Regardless of severity, hearing loss can present a wide range of complications in your day-to-day life. The deaf and hard of hearing community may struggle when it comes to emotional, academic, or social settings, as hearing loss can be an exhausting and sometimes frustrating barrier. Included alongside the technical issues of hearing loss such as difficulty following conversations, social stigma is a driving factor when deciding whether to receive treatment, use hearing aids, or even leave the house. Combined with listening fatigue and social stigma, hearing loss can result in serious social isolation that severely impacts your quality of life and social-emotional development. With links to depression, anxiety, and even dementia, combating social isolation that occurs with hearing loss is a critical component of hearing health treatment. A component well understood by AgingInPlace.org, a resource hub that aims to boost its reach to older patients with a resource guide to independent living over the age of 70. Unfortunately, social isolation is common in the deaf and hard of hearing community, even more so in older patients.
There are multiple reasons as to why those with hearing loss will socially isolate themselves from friends and family or social activities and events, as hearing loss can be not only technically difficult but mentally exhausting as well. By exerting more effort than usual to hear and understand auditory information that is sent to the brain, those with hearing loss can suffer a phenomenon called “Listening Fatigue” in which they become physically and mentally fatigued. Constant fatigue is one reason many with hearing loss are opting out of social activities and choosing to stay home, though the consequences often reach much further than that. Social isolation due to listening fatigue is also effecting your paycheck, with lost productivity at work due to hearing loss related complications such as exhaustion or taking more sick days, projections estimate the cost to be $56 billion per year in the United States.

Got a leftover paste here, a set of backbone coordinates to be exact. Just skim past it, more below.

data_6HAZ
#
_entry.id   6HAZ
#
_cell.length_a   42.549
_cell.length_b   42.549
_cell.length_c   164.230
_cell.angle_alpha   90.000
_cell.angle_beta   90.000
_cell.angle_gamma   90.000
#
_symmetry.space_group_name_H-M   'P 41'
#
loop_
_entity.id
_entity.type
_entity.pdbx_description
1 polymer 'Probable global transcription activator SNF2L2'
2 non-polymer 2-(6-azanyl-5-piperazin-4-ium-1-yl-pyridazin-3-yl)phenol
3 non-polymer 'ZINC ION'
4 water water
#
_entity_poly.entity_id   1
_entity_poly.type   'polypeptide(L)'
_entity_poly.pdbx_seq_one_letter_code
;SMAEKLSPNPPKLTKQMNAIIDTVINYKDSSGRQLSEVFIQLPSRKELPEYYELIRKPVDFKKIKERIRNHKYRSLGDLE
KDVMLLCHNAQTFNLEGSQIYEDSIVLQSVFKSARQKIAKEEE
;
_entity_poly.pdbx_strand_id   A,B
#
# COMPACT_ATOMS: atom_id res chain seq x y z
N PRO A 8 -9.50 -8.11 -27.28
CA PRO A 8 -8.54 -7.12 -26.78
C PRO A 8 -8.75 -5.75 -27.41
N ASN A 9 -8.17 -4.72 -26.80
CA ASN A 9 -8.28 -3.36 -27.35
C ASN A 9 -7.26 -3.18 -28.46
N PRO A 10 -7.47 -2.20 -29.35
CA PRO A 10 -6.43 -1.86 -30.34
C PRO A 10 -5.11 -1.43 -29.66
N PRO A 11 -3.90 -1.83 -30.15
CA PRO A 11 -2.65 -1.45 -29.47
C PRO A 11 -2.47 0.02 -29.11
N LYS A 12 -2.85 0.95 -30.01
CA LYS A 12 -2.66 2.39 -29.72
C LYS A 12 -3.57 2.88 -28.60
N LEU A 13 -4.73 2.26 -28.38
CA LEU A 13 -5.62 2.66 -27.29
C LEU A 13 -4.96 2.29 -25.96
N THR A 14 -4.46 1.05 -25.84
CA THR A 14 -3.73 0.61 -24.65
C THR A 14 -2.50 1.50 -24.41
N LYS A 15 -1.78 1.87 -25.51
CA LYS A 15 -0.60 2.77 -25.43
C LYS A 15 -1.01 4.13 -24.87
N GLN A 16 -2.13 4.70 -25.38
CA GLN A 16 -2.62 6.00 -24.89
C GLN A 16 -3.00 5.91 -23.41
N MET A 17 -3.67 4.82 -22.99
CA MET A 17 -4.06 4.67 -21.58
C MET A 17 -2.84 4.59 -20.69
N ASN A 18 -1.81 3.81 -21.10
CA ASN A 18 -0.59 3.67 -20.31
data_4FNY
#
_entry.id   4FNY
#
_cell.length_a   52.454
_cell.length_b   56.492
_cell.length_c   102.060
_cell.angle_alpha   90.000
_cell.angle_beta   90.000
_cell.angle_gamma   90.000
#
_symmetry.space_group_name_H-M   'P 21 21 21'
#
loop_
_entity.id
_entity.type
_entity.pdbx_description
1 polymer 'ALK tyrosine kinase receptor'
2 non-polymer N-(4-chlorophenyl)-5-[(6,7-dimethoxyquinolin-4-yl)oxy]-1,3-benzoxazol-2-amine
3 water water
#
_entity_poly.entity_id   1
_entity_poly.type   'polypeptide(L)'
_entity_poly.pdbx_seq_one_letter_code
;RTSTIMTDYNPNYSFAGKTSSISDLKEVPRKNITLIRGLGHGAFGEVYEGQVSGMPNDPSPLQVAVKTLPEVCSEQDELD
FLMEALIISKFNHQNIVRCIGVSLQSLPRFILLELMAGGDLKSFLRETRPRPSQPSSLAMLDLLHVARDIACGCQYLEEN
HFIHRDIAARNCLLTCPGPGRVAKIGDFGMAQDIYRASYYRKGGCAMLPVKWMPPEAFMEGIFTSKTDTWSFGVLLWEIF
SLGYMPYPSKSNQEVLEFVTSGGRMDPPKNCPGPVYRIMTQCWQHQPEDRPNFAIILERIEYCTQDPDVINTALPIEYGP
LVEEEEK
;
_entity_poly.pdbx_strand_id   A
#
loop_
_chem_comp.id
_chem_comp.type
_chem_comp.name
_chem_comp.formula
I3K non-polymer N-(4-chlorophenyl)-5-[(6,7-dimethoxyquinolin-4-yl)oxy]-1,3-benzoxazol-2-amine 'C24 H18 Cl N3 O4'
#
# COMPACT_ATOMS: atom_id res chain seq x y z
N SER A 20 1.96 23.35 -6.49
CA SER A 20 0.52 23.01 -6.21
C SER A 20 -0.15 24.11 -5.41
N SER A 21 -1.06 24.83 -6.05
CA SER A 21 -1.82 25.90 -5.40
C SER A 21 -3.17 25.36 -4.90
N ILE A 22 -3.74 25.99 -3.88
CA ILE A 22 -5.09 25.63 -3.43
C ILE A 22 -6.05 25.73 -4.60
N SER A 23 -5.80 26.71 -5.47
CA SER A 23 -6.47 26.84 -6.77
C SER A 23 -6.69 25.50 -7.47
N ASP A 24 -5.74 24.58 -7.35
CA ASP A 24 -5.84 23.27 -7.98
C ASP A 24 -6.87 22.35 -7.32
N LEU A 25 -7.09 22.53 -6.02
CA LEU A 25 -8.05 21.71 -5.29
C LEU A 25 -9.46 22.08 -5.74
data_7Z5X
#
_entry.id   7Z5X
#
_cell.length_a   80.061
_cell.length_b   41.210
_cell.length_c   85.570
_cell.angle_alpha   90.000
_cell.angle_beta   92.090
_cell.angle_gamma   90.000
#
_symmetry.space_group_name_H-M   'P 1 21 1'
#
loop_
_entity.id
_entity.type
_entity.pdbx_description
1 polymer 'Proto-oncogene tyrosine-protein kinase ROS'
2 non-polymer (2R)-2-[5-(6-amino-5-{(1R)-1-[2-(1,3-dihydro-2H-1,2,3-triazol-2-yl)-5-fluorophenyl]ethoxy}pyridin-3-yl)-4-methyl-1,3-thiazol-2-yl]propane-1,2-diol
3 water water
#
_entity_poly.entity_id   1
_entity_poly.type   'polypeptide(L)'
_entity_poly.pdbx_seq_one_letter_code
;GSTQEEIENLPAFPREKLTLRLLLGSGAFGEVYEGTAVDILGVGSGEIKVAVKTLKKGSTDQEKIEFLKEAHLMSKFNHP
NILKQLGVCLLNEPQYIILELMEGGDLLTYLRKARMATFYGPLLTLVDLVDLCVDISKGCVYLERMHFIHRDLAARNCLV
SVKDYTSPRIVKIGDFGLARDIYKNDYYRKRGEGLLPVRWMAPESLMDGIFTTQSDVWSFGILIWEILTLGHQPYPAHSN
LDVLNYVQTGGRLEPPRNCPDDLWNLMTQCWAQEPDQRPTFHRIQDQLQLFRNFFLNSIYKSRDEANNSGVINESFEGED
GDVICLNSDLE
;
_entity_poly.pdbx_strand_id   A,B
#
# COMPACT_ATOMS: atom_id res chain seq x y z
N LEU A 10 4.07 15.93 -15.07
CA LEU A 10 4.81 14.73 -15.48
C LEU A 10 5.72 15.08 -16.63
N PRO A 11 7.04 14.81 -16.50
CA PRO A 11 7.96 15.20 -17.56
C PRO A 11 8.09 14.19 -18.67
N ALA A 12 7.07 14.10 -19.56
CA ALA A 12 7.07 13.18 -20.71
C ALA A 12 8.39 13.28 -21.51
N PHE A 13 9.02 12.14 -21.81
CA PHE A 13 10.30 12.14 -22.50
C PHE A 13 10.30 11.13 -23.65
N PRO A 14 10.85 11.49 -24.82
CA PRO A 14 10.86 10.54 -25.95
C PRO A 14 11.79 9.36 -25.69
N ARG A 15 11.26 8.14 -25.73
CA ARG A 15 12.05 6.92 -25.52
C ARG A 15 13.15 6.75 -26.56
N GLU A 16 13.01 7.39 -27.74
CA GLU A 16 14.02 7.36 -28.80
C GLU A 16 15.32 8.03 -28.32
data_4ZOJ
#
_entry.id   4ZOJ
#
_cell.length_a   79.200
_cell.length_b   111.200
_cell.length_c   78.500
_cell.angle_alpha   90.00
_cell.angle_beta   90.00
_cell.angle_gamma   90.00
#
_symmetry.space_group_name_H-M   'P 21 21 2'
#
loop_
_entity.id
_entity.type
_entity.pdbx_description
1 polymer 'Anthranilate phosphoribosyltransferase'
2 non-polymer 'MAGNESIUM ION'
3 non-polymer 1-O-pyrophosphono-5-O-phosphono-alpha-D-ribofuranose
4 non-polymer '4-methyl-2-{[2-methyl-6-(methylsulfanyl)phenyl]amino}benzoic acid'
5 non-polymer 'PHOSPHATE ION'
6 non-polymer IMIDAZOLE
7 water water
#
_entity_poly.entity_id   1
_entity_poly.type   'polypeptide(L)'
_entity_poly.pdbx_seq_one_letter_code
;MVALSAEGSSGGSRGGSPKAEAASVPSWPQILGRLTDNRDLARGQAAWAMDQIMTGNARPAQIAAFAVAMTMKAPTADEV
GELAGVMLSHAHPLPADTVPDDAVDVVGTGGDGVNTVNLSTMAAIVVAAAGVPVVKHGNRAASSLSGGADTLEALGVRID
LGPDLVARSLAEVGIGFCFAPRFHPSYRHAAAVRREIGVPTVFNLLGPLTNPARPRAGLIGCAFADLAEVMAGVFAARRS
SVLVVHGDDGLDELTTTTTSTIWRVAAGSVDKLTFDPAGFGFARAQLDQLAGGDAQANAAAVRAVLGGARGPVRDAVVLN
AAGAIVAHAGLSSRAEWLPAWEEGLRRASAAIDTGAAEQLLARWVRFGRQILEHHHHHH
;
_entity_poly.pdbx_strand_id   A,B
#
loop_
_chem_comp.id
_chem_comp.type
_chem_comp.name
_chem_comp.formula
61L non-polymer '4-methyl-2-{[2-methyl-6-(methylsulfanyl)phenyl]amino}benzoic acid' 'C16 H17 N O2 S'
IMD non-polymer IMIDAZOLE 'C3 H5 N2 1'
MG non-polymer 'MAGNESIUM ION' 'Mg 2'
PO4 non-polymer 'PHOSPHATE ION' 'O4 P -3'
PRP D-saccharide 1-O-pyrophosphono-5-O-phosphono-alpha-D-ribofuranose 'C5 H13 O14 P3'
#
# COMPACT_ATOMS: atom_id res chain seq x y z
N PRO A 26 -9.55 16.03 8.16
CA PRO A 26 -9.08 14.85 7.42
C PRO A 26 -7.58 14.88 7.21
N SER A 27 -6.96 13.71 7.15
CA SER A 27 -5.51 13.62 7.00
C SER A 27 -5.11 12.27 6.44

Another cause of isolation associated with hearing loss is the stigma that can follow surrounding treatment and interacting with others. Studies have consistently linked hearing loss to increased rates of anxiety, depression, and social isolation, due to patients feeling that they cannot contribute or connect to others. Predictably, this had lead to plummeting self-esteem, persuading some to forgo social scenarios altogether. Similarly, the use of hearing aids is often stigmatized, leading to many patients to wait an average of 15 years before seeking treatment.
Research indicates that older members of the deaf and hard of hearing community tend to report much higher rates of social isolation than their younger counterparts. With many feeling as if they are bothering those in their life, hearing impaired seniors are experiencing much higher rates of social isolation. Fortunately, resources such as Aging In Place hope to assist seniors with resource guides to help reduce stigma and increase their quality of life. With only 30% of seniors utilizing hearing aids though they could directly benefit, the remaining 70% struggle in isolation, which groups like Aging In Place hope to change in the near future.